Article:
HG: Homegrown Column March 21, 2009
What is a pre-emergent spray and when should it be applied for fruit trees? Also, is there a schedule for this area for seasonal spraying?
Since pre-emergents control the weed by preventing normal germination, it’s vital that the material be applied before the seed germinates.
The timing varies a bit from year to year depending on the weather, but the particular weed you’re targeting will affect it as well.
For most annual weeds, that’s usually the end of March or the first part of April.
One clue that helps is to apply the pre-emergent when the forsythia are blooming around town. If you’re not familiar with the plant, it’s the shrub with the bright yellow flowers that is about the first thing to bloom in the spring.
Depending upon the weed, you may need to put down a second or even a third application. We usually do this at six week intervals.
Most annual weeds are controlled pretty well with just one application, but some, such as spurge, will need some follow up treatments.
If you’re not sure what it is you have, it’s important to get it identified so you know whether a pre-emergent will even work and how many applications you’ll need to make.
Actually, the common pre-emergents available are pretty much all granular products. They’re much easier to apply, but they have to be watered in after they’re down.
Because you’re applying them before you get ditch water, it means dragging the hose around to give it a good soaking.
There are spray formulations out there, but they’re mostly commercial products, not for the homeowner.
The only other reservation I have is that most all of these products are not labeled for use around fruit trees. In fact, about the only pre-emergent out there I’m aware of that’s labeled for use around edible plants is Corn Gluten Meal.
It’s an organic product and though it helps, you should only expect 40 to 60 percent control of your weeds.
Actually, in the homeowner market, we’re pretty restricted in the herbicides labeled for use around edible plants.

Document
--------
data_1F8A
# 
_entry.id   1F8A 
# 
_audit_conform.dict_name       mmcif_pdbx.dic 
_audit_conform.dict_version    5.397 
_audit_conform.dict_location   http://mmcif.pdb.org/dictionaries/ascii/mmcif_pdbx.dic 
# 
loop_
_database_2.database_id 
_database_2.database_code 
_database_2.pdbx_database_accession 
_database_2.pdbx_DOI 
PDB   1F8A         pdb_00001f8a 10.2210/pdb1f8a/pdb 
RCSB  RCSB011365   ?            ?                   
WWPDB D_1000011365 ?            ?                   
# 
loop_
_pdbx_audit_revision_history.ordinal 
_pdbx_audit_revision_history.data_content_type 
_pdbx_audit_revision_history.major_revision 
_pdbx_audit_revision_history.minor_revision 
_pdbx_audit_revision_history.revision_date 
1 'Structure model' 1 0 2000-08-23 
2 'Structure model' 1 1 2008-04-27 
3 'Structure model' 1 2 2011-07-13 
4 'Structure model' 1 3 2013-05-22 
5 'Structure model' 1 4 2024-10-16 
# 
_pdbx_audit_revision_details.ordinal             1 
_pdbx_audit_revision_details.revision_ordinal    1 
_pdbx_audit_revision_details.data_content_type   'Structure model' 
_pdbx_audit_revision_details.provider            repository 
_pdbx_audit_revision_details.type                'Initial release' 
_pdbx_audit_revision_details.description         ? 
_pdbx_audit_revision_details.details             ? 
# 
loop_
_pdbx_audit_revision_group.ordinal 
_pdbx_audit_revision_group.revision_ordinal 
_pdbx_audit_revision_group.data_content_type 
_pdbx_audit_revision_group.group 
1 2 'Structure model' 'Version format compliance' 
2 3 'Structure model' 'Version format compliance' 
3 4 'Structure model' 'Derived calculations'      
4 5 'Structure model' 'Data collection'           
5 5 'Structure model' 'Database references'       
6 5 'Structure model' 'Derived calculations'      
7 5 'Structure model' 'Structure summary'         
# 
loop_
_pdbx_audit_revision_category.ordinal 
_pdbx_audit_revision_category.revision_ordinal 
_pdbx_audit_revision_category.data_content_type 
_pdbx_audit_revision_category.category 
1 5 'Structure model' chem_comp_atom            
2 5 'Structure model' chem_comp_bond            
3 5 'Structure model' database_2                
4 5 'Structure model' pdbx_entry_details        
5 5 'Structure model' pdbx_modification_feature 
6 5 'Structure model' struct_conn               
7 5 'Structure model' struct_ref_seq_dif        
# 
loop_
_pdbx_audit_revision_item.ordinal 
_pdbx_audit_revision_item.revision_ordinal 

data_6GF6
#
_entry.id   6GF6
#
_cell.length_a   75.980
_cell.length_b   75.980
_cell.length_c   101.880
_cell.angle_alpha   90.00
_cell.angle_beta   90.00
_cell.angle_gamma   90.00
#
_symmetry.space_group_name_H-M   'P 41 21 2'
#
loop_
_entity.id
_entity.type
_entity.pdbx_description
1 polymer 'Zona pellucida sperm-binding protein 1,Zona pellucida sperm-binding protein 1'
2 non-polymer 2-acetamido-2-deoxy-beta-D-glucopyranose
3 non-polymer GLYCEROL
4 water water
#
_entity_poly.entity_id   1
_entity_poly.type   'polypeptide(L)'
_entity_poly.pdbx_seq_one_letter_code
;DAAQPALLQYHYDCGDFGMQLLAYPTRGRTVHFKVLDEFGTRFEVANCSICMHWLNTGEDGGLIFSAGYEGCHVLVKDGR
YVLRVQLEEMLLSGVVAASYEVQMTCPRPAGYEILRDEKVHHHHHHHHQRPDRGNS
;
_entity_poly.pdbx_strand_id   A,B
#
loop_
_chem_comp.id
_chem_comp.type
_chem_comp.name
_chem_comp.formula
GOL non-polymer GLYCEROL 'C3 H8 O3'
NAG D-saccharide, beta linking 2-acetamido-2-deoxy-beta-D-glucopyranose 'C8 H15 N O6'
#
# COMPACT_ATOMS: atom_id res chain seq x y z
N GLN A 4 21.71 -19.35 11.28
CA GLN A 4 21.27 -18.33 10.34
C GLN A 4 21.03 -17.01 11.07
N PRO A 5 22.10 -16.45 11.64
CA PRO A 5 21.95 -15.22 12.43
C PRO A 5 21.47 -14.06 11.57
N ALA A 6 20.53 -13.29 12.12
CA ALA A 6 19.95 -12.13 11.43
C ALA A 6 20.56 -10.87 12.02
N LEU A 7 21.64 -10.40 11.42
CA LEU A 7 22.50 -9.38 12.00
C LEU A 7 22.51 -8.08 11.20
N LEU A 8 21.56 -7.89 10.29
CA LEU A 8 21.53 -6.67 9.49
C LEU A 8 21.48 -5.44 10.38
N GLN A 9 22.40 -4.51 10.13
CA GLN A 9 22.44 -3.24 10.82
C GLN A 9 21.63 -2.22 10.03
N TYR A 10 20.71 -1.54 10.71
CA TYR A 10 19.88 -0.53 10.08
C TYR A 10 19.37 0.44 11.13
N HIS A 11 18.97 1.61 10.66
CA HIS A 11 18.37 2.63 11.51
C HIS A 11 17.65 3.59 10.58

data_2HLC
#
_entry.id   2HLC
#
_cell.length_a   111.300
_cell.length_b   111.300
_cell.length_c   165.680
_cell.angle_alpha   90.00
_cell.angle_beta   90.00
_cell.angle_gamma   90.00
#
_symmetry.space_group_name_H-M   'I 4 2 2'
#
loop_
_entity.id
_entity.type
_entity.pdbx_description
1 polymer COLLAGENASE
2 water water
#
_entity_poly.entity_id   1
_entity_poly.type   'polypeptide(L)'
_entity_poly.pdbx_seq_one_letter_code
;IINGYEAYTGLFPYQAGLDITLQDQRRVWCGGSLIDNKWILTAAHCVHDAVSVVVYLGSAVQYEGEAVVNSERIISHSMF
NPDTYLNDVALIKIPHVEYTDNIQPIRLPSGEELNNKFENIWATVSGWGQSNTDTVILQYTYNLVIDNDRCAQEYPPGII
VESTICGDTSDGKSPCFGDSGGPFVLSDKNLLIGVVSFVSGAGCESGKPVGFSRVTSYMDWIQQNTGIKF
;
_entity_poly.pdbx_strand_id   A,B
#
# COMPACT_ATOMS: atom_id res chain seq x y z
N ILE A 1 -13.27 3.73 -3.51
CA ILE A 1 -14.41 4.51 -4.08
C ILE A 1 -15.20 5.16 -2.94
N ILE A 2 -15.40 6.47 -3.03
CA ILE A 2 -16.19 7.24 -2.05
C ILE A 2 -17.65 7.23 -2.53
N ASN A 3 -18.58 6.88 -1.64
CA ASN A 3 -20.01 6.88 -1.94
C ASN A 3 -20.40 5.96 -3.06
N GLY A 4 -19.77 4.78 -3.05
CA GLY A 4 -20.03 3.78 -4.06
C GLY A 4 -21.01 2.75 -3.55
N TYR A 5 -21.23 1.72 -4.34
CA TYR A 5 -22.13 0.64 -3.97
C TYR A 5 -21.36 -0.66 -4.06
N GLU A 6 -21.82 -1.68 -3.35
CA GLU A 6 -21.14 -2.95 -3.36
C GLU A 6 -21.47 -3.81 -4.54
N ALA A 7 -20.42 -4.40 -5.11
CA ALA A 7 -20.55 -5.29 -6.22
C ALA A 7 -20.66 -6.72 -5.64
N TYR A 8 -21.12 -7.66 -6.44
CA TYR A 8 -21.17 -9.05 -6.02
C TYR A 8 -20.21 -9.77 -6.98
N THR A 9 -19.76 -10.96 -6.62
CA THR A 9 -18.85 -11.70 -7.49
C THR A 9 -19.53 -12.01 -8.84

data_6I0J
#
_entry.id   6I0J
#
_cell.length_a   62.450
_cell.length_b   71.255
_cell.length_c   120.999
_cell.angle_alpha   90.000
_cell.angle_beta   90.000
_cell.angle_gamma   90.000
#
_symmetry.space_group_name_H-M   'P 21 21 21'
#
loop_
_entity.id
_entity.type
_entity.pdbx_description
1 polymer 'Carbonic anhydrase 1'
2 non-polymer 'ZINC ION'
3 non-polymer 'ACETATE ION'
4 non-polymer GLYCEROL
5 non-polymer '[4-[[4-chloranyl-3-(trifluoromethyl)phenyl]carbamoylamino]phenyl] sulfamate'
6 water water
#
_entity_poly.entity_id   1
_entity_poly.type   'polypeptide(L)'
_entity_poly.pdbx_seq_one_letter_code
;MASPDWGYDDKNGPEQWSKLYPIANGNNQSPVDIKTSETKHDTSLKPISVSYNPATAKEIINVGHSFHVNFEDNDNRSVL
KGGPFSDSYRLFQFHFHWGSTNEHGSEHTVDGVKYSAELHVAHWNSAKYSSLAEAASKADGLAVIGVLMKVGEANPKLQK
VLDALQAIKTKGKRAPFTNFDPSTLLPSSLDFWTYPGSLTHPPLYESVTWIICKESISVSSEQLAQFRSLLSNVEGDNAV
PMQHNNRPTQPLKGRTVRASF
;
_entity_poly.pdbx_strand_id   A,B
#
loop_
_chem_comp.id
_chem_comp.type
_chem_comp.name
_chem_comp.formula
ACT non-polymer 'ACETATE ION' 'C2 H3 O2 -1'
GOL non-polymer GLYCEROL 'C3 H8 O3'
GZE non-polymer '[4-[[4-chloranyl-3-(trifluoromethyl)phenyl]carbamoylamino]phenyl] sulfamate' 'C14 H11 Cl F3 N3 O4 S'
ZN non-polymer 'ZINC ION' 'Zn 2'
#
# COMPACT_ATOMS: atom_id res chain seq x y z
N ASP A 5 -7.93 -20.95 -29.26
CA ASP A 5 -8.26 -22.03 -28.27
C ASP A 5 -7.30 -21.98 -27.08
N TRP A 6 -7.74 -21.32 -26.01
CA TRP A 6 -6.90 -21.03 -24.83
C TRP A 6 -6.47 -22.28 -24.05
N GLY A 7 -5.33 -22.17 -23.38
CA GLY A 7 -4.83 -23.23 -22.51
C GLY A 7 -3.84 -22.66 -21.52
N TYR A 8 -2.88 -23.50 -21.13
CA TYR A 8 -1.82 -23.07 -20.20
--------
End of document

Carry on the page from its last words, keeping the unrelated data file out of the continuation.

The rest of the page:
Sorry about the news. Wish I could be more help.
Do anemone bulbs have to be dug up at the end of the summer?
— Donna from Virginia
The answer to your question, it depends on the type of anemone we’re talking about.
There are two main groups of anemone people plant today: the “tuberous” anemones that bloom in the spring or early summer and the Japanese anemones that bloom in the fall.
Japanese anemones are usually planted as a potted plant. They love rich, humusy, well-drained soil and regular water. They’re happiest with a bit of shade.
Here in Grand Junction (which is high desert), they need pretty much full shade because of our hot temperatures, intense sunshine and low humidity. These anemones are hardy to 5–15 degrees below zero.
They usually aren’t dug up and stored for the winter, but putting a winter mulch down in November is beneficial.
We generally think of the tuberous anemones as the “bulb anemones” because they’re often sold as dry clumps with other bulbs such as gladiolus, daffodils and dahlias. There are two common species.
The first is anemone blanda which is also known as Grecian windflower. It’s a lovely small plant that will divide and spread as long as the soil is rich and well drained with ample moisture. This bulb is planted in the fall.
Since it’s native to the Mediterranean region, it will last longer in the garden if the soil around it is allowed to stay on the dry side through the summer.
That’s rarely possible for most folks because they have other plants in the bed that require water. Under these conditions, the plant will survive, but it may peter out on you after several years.
This plant is a bit hardier than Japanese anemone, so it’s not dug up in the fall, either.
The second is anemone coronaria. This is a taller plant with showy single or semi-double flowers in mixed colors (they make great cut flowers) in late spring or early summer.
The two most common varieties you’ll run into are “De Caen” and “St. Brigid.” This species is only hardy to 20–25 degrees above zero, so it’s either grown as an annual and new ones replanted each spring or dug and stored in the fall.